|Devil's Millhopper Geological State Park|
Boardwalk leading down to the sinkhole's observation deck
|Location||Alachua County, Florida, USA|
|Nearest city||Gainesville, Florida|
|Area||67 acres (27 ha)|
|Governing body||Florida Department of Environmental Protection|
The park is maintained by the Florida State Parks system, a division of the Florida Department of Environmental Protection. The park is adjacent to San Felasco County Park and is near the San Felasco Hammock Preserve State Park.
The most prominent feature of State Park is the large sinkhole formed by the dissolution of limestone by acidic groundwater over long periods of time. Devil's Millhopper is unique in Florida in terms of its scale; over 100 feet of rock layers are exposed.
The cutaway, limestone sides of the sinkhole provide an easily visible geological record of the area. Twelve springs, some more visible than others, feed the pond at the bottom of the sinkhole. In the summer, the bottom of the sinkhole is dramatically cooler than the air at the surface due to the depth and shade from the canopy above. Significant fossil deposits include shark teeth, marine shells, and the fossilized remains of extinct land animals.
Even though the park is only 71 acres (29 ha), three distinct ecological environments exist in the park, based on exposure to sun, fire, and water. In the sandhill environment, the sandy soil and regular fires result in pine trees being the predominant vegetation. The moist soils of the hammocks support broadleaf trees and more low vegetation, while the swamp areas only support flora and fauna adapted to year-around wet conditions.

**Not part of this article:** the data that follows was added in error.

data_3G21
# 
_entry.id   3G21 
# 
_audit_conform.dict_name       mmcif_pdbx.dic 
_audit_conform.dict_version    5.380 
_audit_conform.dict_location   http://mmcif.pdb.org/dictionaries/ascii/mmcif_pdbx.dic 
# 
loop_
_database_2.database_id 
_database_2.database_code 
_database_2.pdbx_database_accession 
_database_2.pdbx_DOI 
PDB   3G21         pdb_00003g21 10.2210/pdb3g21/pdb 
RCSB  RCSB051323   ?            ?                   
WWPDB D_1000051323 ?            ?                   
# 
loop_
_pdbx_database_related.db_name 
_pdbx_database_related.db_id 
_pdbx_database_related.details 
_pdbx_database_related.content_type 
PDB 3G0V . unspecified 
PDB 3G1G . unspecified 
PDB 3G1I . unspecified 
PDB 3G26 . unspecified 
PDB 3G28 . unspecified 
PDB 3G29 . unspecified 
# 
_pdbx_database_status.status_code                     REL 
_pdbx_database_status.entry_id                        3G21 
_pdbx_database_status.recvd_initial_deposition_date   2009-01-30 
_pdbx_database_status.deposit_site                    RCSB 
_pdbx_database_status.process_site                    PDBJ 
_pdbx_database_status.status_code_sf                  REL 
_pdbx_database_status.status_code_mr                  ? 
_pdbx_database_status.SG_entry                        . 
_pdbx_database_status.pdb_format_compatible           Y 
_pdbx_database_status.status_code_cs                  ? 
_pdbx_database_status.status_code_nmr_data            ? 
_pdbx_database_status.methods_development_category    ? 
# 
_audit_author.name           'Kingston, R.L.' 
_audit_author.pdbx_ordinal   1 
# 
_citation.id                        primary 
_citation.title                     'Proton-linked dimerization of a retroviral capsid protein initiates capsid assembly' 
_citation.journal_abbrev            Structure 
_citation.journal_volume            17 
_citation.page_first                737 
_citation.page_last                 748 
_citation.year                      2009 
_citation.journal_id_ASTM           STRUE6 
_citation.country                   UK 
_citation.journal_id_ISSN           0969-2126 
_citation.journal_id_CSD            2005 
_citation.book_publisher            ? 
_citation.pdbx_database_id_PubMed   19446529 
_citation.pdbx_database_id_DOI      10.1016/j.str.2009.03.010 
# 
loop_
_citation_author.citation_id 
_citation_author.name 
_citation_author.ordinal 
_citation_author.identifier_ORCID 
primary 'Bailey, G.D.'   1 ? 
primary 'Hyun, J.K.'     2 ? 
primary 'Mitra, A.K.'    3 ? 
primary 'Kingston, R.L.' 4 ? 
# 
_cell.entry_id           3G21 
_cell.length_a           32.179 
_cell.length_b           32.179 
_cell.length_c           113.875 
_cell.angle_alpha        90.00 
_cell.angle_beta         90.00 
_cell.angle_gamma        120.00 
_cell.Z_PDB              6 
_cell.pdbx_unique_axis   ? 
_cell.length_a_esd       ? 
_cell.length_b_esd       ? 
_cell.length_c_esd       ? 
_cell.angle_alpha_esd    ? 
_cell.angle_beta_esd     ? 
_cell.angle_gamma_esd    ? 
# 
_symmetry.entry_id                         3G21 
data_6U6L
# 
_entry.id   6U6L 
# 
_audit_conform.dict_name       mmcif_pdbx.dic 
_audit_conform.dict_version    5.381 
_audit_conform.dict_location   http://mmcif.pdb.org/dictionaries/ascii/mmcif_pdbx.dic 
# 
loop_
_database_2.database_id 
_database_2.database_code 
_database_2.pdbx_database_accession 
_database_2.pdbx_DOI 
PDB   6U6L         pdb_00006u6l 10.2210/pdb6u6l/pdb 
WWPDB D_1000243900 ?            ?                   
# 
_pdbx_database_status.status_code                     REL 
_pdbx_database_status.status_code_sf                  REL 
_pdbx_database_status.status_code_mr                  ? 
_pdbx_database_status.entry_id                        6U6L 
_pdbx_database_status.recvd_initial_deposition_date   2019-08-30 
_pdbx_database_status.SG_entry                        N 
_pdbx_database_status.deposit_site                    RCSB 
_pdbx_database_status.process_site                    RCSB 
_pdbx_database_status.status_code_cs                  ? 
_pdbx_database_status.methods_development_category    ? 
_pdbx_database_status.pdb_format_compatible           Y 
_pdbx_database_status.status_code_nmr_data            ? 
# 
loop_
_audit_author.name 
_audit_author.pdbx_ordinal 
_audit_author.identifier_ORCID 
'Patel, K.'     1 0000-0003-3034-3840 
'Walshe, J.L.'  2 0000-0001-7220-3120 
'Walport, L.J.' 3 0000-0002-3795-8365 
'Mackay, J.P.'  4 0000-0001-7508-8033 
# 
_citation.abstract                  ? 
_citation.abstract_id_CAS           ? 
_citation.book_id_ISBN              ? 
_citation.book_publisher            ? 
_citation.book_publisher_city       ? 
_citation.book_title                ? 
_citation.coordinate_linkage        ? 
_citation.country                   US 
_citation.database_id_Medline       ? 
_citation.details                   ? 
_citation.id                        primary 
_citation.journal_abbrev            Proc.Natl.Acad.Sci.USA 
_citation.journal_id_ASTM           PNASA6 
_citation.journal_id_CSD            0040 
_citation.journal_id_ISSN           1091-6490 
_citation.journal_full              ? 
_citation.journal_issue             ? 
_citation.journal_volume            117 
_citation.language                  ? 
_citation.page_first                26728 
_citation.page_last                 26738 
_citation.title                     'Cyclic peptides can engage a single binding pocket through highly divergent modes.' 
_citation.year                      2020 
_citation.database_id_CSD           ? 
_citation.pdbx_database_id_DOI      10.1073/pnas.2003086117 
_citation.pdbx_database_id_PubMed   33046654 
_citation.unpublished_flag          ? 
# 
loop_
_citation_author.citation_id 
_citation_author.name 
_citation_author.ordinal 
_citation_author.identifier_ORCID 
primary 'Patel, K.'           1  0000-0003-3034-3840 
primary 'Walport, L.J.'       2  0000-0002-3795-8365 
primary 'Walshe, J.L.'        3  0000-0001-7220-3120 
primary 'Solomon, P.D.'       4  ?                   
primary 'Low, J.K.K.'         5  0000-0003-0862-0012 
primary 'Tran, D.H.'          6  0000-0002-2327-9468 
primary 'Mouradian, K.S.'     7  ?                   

The 120 foot (40 m) deep, 500 foot (150 m) wide sinkhole got its name from its similar appearance to the hopper of a mill, along with the bones found at the bottom, suggesting animals entered it on the way to meeting the devil. The Millhopper was owned for a time by the science department at the University of Florida and used as a research site for the students. Its unique ecosystem made it an invaluable resource for study. However, the Millhopper was often used by students as a place to socialize and have parties, which led to problems with litter and erosion from foot traffic.
The site was purchased by the state in 1974, and a set of 236 wooden steps, along with boardwalks and an observation deck at the bottom were completed in 1976 to allow access to the sink for visitors without further soil erosion.
The boardwalk was damaged by Hurricane Irma in September 2017, and closed to the public. The damaged boardwalk was replaced with a 132-step structure that ends higher in the sinkhole than the old one did. The path into the sinkhole reopened to the public on June 5, 2019.
The formation was designated a National Natural Landmark in 1974, and was listed on the National Register of Historic Places (in part for its surviving Civilian Conservation Corps infrastructure) in 2017.